Friday, March 2, 2012


Just like pretty much every Catholic country in the world, Spain has a rich tradition of celebrating Carnival each year just before lent. Carnival began in Italy when people needed to "finish off" all the rich food, including the "carni/carne" (meat), and drinks prior to starting the pious period of Lent. Over time, it also became part of the tradition to dress up in costumes while they partied.

I had never been to a celebration of Carnival before but, over the days leading up to lent this year, I had the opportunity to attend three very different Carnival celebrations. The first was on Saturday night in the Poble Sec neighborhood of Barcelona where I live. It was mostly a small parade that was (surprisingly), with the exception of only two groups, made up of Latino social clubs. This is the group from Colombia:

...and this was the group from Bolivia (nope, haven't been there...yet):

Of course, what celebration in Catalunya can be complete without some form of protest? Not this one! This is the People of Poble Sec for Catalan Independence. You can read about the Catalan independence movement here. (In the small world category, the guy in the soccer uniform with the soccer ball is in my Castellers group.)

On Sunday morning, we went to visit some friends who live in the Barcelona village/suburb of San Vicent dels Horts, which is right near Colonia Guell. This celebration was much more kid-friendly and, to me, looked like Halloween. I think the thing that surprised me the most about the whole Carnival celebration was how both kids and adults were dressed in Halloween-style costumes. Before this, in my mind, Carnival was all about Vegas-show-girl-style outfits with lots of sequins and feathers. Live and learn!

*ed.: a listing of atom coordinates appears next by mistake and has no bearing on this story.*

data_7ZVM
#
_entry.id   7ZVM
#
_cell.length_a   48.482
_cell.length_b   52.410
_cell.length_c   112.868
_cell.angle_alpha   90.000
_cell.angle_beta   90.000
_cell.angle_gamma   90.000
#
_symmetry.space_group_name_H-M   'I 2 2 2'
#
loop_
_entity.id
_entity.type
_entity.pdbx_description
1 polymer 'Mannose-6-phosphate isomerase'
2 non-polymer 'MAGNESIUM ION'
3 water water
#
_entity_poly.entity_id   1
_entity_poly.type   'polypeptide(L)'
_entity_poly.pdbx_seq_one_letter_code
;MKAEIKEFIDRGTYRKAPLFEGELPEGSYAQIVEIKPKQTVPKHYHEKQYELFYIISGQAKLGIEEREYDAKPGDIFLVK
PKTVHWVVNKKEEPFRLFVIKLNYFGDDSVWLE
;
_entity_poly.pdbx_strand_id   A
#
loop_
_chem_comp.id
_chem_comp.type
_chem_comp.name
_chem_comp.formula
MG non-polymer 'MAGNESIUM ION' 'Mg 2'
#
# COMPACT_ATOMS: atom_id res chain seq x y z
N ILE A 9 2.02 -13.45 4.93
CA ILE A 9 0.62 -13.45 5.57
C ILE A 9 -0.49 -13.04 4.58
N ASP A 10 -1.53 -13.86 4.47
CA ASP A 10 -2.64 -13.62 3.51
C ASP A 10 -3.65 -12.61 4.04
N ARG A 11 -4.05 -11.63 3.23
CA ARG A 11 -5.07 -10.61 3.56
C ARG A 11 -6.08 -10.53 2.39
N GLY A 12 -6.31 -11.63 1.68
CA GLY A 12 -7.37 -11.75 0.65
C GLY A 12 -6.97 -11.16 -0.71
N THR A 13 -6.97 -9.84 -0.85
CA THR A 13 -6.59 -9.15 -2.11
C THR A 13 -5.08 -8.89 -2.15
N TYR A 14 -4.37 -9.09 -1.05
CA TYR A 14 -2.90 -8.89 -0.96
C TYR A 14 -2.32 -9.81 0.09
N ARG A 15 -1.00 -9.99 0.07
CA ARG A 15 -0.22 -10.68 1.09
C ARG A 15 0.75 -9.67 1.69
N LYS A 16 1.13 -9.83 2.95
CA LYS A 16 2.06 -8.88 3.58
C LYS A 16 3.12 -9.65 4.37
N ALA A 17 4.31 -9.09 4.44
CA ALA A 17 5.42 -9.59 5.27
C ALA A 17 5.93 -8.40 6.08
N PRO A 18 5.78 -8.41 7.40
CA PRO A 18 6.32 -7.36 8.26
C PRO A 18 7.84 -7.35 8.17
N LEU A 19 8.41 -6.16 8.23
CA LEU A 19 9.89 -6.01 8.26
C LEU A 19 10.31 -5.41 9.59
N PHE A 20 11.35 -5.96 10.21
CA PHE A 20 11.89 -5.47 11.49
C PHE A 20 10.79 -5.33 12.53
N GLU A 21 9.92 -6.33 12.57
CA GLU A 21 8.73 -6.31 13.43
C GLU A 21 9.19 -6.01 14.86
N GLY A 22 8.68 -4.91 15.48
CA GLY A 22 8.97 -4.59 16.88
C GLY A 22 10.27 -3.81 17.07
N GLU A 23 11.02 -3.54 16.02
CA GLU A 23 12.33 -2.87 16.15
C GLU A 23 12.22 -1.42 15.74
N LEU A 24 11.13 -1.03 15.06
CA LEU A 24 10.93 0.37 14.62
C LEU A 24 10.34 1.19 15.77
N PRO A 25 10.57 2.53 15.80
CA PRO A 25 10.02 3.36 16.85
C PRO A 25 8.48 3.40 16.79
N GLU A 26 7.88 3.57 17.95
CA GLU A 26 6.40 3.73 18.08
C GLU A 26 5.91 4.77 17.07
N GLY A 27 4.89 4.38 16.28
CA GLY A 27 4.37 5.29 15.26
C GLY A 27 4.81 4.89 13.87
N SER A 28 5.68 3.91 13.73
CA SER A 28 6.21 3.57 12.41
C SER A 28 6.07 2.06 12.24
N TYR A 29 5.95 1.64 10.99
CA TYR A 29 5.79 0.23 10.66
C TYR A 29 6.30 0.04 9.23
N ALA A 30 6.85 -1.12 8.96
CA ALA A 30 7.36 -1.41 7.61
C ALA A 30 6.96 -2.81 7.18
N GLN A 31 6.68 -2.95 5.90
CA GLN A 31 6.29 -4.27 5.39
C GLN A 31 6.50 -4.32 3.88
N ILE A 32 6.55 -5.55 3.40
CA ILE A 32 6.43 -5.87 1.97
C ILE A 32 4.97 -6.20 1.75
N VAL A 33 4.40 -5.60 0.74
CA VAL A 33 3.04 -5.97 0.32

This was the 70s style hippie group:

I liked this group that was made up of sharks and French-style boat captains. I'm sure that there's some significance to the theme but it escapes me. Maybe a book?

These folks had just come from the Linux Users Group meeting:

The staging area for the parade was in a large outdoor building near the train station. You can see people dressed as crayons, cave men riding dinosaurs, and, wait, what the f? Black-faced, afro-wearing coffee people? Yeah, I have no idea either...

Like I said, the whole event had a Halloween feel to it. These are some of the local kids dressed in their Halloween Carnival finest:

On the Tuesday night before Ash Wednesday, it was off to Sitges to check out one of the most famous Carnival celebrations in Spain. This event was much more what I had pictured in my mind with its Vegas-themed groups:

The quality of the costumes was outstanding and there was obviously a lot of effort put into them and the accompanying floats. Check these guys out:

Sitges is a great little beach town that's famous, like Palm Springs, for being very gay friendly. Not only does it result in the area being very nice, it gives it a great flavor too. I loved this group's costumes and their well choreographed performance:

I know that Carnival is all about the party thing. I get it. What surprised me was the percentage of people in the groups that were smoking, drinking, and/or smoking and drinking while marching. Here's a shot of a couple of girls filling up their cups at the gin-and-tonic and vodka bar located on the side of one of the floats:

Darren's award for best of show was this group from the Sitges parade. They had amazing animal-style costumes and performed live music and danced while marching. Verrrry impressive:

And, finally, the overall Carnival winner was this group, also from the Sitges parade. The group's theme was making fun of the street vendors that you see all over, especially in tourist areas like Barcelona. There were the African guys selling fake hand bags, questionable food vendors, and used clothes salesmen among many others. It was by far the funniest and most creative group.

Add Carnival to my list of experiences! It was for sure a fun way to spend the weekend. Now to go think about thinking about giving up something for lent...

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